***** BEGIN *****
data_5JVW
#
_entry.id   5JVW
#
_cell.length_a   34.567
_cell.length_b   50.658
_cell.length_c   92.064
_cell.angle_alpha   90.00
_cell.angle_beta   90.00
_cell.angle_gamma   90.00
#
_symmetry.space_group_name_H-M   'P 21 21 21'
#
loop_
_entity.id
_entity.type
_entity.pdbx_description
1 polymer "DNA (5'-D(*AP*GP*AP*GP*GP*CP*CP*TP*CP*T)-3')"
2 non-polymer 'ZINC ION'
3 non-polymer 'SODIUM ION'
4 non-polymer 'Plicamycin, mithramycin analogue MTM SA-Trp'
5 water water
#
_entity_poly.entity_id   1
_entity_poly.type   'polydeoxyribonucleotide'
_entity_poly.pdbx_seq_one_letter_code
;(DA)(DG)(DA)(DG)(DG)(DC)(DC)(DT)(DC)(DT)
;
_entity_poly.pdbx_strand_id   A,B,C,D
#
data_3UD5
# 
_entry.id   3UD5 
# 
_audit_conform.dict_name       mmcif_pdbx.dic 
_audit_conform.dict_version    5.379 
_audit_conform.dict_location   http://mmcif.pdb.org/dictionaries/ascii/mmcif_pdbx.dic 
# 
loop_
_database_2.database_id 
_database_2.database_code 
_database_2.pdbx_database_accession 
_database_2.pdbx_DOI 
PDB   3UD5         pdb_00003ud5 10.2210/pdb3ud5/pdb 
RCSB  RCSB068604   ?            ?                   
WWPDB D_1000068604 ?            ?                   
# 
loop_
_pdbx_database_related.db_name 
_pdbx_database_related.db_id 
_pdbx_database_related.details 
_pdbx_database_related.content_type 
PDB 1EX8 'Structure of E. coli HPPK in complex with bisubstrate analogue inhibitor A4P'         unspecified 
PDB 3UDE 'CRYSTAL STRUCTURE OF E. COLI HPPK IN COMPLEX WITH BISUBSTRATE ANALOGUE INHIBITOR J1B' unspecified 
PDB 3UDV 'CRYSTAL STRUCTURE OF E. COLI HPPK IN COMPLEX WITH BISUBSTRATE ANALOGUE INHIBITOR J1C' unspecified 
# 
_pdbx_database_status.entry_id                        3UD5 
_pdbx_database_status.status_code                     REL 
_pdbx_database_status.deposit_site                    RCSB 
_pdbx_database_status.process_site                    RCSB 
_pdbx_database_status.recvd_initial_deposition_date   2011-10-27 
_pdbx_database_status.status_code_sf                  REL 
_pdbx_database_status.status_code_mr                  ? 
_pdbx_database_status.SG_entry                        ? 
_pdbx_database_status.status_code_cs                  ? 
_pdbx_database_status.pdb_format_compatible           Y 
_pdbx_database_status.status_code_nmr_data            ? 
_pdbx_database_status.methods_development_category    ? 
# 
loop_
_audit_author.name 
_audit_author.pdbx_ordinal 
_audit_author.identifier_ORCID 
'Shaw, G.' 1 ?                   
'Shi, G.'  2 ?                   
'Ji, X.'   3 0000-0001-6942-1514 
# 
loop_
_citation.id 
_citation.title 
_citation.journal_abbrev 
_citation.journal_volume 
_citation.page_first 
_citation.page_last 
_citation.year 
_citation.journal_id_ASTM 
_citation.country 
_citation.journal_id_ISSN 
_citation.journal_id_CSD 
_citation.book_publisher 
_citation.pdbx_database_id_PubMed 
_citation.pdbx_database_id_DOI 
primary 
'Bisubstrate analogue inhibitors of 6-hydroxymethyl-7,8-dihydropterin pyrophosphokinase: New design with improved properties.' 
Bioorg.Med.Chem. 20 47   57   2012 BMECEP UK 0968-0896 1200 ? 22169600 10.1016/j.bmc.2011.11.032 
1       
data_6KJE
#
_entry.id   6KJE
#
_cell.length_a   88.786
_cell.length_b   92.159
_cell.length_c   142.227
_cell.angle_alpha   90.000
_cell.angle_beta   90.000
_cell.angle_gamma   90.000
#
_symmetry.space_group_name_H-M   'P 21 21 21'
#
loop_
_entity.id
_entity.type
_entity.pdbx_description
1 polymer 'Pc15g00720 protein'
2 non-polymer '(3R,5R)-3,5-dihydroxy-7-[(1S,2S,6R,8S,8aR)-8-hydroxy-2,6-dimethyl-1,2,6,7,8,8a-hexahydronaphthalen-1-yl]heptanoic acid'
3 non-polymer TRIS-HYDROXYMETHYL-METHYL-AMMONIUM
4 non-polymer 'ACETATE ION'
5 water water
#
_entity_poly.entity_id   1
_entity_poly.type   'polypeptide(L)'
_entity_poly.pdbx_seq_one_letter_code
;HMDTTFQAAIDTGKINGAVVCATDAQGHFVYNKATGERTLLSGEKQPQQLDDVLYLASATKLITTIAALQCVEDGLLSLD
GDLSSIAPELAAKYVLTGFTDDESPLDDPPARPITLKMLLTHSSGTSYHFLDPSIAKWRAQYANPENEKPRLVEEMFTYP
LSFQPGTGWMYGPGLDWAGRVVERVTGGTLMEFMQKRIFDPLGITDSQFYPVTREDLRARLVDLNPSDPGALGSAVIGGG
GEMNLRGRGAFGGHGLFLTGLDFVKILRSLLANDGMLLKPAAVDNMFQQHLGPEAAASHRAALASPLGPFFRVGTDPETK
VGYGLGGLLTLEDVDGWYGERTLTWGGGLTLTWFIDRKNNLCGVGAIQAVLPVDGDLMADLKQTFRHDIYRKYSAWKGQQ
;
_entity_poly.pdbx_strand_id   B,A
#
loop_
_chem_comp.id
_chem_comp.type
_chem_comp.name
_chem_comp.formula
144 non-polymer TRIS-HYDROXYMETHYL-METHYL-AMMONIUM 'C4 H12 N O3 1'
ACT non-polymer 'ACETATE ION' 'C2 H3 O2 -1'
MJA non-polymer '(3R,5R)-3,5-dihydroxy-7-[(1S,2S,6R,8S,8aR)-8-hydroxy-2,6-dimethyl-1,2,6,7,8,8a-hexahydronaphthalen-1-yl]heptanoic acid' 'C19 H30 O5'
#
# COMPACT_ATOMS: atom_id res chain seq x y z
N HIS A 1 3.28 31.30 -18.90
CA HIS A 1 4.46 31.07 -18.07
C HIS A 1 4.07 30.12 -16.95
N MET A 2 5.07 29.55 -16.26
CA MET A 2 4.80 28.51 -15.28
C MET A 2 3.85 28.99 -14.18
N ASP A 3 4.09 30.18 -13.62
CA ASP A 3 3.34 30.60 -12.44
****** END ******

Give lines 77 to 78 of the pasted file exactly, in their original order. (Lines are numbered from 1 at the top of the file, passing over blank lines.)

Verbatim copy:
# 
loop_